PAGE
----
Ruvalcaba’s pro debut doesn’t go as planned |

Ruvalcaba’s pro debut doesn’t go as planned

Steve Yingling

Simon Ruvalcaba’s professional boxing debut Friday in Vallejo, Calif., was full of surprises.

Just before his four-round lightweight bout with Justo Almazan, the 23-year-old Ruvalcaba learned that his opponent was entering his 20th fight, not the ninth as thought when he took the bout.

In addition, trainer Juan Torres also discovered that Ruvalcaba wasn’t as qualified for his first fight as he thought.

So Almazan’s majority decision shouldn’t have floored many observers. One judge scored the bout a 38-38 draw while the other two favored Almazan 39-37.

“It was embarrassing more than anything else, a lack of performance,” Ruvalcaba said. “I want to feel everything of what I’m feeling now because I don’t want to feel this way again.”

When the match was made earlier this month Ruvalcaba and Torres weren’t told of Almazan’s fights in Mexico. Almazan (4-15-1) had lost most of those, but it’s unorthodox for a rookie to be matched with a veteran of so many bouts in his pro debut.

“I think Simon got overwhelmed,” Torres said. “As soon as he was told his opponent’s record, I saw his face. His face and fight plan went to hell. With so much amateur experience, he shouldn’t have had a problem with him.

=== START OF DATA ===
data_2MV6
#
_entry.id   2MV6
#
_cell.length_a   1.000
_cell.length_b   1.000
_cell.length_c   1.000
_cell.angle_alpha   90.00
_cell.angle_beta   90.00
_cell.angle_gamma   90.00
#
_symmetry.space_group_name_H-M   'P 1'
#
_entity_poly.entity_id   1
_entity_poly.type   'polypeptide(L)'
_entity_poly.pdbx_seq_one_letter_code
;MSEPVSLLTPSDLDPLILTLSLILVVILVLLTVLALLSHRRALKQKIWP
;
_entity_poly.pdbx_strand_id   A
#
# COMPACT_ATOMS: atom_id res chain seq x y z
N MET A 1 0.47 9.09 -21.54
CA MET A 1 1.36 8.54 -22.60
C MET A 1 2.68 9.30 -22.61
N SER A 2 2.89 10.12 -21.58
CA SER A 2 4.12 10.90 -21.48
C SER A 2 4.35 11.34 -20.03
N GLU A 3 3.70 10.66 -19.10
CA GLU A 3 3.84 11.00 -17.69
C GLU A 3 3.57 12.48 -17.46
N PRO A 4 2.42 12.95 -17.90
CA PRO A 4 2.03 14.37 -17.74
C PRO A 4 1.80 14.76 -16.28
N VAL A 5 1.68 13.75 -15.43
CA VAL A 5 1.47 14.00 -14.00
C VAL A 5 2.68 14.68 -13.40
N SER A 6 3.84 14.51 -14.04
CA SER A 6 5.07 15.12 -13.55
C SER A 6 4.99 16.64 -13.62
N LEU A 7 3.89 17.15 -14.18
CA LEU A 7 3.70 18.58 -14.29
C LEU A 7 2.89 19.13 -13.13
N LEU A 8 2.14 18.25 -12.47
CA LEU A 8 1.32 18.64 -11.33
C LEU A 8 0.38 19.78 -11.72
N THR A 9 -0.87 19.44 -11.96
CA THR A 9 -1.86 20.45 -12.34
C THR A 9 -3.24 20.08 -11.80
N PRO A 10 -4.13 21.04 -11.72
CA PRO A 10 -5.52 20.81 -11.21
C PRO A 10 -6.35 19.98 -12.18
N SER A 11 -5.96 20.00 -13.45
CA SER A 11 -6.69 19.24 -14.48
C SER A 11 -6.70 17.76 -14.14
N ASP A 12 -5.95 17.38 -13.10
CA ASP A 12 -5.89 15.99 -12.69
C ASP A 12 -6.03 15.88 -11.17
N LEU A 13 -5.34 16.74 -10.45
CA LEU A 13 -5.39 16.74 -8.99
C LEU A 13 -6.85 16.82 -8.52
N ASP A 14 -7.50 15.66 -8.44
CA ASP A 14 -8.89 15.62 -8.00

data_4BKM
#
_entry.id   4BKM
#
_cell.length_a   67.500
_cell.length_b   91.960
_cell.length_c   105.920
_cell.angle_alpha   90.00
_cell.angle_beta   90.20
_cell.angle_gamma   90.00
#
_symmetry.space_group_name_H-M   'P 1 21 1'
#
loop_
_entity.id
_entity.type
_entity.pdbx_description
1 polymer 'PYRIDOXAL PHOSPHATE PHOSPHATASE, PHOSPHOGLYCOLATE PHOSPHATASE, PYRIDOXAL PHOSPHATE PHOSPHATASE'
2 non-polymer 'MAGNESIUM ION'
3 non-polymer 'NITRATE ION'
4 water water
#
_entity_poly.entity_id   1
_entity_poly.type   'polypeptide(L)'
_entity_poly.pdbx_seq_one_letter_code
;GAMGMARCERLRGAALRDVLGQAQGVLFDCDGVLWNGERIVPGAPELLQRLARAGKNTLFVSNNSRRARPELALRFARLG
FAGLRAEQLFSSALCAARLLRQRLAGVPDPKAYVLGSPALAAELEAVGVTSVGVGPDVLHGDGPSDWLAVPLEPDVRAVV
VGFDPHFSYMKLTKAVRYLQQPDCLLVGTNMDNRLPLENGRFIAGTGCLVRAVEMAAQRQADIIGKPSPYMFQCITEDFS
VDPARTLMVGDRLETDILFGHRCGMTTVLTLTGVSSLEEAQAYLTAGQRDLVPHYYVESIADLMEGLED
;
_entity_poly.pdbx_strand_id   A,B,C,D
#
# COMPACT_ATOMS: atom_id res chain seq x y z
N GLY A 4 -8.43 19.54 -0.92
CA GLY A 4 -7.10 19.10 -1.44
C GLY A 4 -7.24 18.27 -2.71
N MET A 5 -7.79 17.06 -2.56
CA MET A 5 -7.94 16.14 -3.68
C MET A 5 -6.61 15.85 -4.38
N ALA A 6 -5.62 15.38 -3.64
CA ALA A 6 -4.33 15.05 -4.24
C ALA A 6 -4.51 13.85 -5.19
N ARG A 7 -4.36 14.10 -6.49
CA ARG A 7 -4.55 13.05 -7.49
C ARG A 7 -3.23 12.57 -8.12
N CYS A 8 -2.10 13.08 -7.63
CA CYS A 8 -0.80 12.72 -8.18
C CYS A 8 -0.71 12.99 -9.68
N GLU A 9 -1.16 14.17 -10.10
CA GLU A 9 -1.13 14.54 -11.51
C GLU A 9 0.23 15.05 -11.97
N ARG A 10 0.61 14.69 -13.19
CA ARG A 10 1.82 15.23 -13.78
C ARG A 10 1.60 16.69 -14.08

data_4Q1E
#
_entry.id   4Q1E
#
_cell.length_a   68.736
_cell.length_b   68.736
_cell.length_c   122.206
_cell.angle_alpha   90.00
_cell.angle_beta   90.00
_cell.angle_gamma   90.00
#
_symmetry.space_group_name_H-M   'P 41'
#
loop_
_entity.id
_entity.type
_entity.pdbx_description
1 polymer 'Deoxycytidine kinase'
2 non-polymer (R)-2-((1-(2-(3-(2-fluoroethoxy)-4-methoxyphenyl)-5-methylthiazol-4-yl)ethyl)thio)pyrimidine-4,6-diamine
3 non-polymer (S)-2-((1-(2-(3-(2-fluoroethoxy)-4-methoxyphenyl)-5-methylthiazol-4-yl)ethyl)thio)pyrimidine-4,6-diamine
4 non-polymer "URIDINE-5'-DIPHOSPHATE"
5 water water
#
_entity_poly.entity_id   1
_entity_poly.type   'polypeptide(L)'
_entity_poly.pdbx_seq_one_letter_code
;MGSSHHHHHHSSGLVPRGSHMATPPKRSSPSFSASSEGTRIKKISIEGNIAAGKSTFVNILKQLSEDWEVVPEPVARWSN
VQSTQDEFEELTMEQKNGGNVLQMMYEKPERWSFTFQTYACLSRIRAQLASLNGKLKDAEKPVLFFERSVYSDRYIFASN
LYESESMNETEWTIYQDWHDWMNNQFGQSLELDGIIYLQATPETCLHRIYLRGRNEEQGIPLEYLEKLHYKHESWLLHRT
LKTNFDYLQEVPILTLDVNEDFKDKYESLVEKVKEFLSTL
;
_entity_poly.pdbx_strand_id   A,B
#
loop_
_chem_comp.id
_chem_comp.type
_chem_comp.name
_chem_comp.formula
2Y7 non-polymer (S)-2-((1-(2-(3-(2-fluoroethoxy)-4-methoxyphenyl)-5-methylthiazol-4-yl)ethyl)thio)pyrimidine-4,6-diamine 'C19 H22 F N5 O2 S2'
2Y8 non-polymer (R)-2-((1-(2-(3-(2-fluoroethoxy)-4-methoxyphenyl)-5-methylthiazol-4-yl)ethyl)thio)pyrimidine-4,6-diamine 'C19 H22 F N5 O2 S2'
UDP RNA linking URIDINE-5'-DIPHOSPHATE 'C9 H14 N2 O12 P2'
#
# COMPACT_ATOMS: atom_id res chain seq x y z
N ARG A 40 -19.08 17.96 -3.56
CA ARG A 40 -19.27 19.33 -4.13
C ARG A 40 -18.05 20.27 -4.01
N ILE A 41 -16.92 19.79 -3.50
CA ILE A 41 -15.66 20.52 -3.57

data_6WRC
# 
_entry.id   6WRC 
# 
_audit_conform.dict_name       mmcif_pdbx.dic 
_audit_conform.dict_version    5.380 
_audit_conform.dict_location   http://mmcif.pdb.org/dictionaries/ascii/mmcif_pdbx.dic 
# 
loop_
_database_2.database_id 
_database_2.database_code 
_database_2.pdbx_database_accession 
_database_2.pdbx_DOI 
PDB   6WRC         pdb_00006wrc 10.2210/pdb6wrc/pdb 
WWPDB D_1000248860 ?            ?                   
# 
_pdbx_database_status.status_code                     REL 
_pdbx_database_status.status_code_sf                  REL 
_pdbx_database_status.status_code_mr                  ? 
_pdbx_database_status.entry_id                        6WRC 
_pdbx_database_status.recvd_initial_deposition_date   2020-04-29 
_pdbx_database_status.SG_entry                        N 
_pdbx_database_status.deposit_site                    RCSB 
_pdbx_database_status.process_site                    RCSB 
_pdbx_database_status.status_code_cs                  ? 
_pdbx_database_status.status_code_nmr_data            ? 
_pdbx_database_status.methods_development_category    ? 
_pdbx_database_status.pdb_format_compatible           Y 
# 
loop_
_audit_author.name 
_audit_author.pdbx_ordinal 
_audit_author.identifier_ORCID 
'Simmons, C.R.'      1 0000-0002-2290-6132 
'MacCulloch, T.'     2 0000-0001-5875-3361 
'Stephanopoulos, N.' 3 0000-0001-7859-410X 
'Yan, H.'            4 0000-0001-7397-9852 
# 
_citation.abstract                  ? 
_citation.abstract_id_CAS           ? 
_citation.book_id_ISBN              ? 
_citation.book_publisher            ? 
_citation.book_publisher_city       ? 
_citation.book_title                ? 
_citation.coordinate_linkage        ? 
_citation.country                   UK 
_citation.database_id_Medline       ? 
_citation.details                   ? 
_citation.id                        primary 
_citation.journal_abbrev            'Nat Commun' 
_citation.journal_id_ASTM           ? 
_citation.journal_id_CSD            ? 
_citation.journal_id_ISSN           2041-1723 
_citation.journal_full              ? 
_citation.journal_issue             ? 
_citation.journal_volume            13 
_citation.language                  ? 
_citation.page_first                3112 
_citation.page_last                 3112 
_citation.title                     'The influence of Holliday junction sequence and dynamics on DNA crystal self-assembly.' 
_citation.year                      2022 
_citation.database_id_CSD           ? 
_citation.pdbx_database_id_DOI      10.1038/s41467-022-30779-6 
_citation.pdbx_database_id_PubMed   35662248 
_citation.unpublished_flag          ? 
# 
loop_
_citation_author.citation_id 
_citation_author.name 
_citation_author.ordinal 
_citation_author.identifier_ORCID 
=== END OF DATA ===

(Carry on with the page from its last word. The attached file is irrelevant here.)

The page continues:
“I never would have thrown him in there if I thought he was going to be beat up, especially making his pro debut. The way Simon was sparring and training, he was more than ready to take on somebody of that caliber.”

Ruvalcaba controlled the first round, but his inactivity during the latter rounds swayed the judges the other way.

“I know, Simon knows and everybody knows that isn’t all Simon has to offer,” Torres said. “If he’s going to win any fights, he’s going to have to be very active.”

Failure to put together combinations frustrated Ruvalcaba.

“In the ring I don’t think he beat me,” he said. “It’s nothing that he did; it’s what I didn’t do to win this fight.

“He didn’t have any power. I didn’t capitalize when I made him miss.”

As Ruvalcaba expected, Almazan tried to use his experience to unravel Ruvalcaba’s fight plan.

“I have three of four marks on my face and none of them are from punches. They were from his head and shoulders,” Ruvalcaba said. “I shouldn’t have fallen for his tricks. I should have retaliated.

“If he tries to do that in my hometown, I’m going to fight back, and he better take it like a man like I did.”

The two will tangle again July 6 at Harrah’s Lake Tahoe on the undercard of the Efren Hinojosa-Ivan Robinson fight. Ruvalcaba can’t wait for the rematch.

“I’m not looking for excuses. I’m looking for redemption,” Ruvalcaba said. “He is somebody I should have beaten, and I will beat. I hope the community doesn’t give up on me.”

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